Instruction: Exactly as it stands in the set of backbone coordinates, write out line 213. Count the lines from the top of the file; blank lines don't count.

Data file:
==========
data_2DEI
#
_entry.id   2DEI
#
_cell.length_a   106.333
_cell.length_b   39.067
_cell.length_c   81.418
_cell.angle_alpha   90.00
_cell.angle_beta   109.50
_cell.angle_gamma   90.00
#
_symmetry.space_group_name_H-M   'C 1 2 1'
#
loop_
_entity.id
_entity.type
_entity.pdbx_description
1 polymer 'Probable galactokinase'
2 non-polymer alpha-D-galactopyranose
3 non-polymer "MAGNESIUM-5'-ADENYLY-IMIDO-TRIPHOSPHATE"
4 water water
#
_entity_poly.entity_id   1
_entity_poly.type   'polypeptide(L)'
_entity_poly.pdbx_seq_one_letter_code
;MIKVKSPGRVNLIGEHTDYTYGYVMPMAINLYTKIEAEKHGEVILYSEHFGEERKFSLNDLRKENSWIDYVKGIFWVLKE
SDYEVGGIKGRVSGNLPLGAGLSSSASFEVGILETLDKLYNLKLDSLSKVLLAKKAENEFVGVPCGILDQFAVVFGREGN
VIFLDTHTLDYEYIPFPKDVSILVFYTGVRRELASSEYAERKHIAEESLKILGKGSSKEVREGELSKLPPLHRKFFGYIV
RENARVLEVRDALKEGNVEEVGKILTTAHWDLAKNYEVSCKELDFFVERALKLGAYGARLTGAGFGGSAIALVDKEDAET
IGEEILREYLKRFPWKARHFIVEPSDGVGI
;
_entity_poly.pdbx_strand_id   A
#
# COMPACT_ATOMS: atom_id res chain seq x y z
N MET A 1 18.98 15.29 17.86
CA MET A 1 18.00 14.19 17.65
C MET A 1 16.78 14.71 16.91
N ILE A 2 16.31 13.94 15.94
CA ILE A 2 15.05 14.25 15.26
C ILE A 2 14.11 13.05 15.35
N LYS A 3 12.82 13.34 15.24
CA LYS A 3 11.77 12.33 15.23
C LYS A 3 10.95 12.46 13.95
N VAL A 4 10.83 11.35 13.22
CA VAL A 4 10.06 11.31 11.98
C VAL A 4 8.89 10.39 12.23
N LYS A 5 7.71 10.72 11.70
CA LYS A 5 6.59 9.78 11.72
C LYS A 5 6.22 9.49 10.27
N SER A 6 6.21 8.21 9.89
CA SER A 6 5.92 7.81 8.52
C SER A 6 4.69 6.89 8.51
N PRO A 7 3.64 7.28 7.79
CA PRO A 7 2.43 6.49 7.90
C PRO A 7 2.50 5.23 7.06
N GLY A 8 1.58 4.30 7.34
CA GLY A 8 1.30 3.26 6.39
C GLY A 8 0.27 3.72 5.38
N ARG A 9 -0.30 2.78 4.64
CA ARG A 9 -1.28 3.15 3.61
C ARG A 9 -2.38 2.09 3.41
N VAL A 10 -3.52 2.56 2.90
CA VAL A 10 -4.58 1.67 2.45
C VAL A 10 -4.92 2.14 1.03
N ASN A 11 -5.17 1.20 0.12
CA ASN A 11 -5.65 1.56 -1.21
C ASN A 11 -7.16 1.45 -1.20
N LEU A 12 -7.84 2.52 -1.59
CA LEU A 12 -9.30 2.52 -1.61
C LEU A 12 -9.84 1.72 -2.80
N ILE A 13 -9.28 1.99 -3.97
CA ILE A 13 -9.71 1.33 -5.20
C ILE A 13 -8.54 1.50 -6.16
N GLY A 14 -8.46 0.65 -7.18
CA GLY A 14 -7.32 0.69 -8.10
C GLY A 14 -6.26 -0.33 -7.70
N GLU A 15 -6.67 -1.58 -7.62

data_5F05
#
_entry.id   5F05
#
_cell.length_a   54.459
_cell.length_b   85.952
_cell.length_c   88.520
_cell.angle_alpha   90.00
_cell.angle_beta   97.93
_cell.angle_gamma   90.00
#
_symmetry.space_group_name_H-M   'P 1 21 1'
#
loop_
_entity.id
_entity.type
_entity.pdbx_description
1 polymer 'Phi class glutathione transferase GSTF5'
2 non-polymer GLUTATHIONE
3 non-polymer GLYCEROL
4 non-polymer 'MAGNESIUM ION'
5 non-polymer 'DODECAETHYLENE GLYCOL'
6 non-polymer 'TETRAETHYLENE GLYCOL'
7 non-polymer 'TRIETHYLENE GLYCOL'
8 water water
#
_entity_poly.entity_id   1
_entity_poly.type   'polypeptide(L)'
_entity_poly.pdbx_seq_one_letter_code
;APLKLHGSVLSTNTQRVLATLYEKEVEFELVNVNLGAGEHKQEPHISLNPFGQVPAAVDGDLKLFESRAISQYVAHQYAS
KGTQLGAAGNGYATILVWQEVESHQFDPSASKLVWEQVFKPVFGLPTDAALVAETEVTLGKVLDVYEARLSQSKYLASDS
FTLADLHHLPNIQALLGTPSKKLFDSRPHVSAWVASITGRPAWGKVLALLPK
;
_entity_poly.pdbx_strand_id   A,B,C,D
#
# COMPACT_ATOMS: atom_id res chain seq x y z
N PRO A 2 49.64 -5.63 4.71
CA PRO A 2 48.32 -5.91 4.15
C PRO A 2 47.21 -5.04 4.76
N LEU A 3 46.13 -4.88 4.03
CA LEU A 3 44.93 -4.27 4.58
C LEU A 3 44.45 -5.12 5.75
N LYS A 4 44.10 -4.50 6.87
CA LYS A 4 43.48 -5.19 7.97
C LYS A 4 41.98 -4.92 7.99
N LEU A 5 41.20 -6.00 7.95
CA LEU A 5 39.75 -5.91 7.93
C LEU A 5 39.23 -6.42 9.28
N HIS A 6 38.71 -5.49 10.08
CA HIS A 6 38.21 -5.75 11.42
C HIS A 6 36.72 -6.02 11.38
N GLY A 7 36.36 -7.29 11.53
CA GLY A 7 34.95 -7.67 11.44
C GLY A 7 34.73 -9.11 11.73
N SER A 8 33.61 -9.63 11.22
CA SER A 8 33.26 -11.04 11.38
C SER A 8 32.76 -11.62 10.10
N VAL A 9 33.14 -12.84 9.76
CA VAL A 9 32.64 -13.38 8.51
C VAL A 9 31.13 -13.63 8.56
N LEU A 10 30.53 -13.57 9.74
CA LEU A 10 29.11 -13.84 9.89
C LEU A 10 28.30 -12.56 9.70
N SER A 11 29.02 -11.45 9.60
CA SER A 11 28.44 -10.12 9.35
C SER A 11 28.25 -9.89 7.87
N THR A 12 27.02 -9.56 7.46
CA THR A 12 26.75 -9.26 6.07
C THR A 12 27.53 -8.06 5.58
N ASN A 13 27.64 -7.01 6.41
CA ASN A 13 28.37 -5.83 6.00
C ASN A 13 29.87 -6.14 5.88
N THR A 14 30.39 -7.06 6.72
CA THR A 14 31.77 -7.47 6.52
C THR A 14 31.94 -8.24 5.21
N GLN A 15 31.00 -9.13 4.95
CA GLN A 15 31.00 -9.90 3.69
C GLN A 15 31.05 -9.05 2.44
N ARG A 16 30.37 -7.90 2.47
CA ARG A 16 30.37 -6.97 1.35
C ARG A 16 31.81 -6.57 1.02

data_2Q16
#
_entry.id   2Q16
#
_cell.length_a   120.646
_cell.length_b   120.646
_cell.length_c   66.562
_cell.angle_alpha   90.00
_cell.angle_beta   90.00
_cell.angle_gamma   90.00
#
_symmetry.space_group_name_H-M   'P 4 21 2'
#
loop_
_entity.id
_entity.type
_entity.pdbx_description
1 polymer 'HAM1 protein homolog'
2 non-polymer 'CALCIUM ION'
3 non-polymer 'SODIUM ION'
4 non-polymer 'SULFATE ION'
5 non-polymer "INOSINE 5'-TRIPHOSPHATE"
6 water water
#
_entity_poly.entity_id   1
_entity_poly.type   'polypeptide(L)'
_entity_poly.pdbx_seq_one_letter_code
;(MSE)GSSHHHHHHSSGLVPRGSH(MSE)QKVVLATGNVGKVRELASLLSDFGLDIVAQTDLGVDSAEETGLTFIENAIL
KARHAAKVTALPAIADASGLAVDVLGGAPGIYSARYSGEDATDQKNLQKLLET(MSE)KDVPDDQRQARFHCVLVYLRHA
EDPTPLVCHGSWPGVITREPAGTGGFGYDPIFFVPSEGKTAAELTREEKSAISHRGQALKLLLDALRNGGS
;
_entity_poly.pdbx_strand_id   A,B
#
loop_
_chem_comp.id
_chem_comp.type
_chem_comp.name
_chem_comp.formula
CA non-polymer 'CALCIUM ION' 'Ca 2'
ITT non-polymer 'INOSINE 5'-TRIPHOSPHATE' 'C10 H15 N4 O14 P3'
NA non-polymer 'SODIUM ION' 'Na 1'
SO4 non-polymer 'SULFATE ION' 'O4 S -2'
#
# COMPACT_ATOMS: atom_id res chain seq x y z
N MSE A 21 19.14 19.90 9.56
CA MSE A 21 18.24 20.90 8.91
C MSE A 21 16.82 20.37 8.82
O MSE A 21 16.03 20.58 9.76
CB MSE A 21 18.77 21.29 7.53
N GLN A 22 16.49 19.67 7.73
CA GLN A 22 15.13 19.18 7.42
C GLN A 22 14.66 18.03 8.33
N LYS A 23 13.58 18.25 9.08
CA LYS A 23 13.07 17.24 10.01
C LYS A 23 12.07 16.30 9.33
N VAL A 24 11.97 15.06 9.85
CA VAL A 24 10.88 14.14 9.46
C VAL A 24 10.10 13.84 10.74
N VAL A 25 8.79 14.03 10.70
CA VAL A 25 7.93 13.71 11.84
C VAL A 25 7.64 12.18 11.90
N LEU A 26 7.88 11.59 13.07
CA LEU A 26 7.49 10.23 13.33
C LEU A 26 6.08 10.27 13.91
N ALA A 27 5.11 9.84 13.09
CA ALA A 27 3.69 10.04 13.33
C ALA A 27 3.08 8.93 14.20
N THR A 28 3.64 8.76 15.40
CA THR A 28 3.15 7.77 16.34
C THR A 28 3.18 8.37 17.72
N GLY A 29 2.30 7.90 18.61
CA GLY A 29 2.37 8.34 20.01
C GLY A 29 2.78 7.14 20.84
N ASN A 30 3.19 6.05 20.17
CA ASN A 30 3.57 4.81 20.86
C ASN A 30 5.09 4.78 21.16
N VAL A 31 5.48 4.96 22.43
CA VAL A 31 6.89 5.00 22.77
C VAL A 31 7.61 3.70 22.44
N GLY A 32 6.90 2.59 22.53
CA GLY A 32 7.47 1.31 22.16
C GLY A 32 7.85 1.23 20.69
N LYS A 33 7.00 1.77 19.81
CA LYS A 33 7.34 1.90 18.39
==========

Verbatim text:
C LYS A 23 12.07 16.30 9.33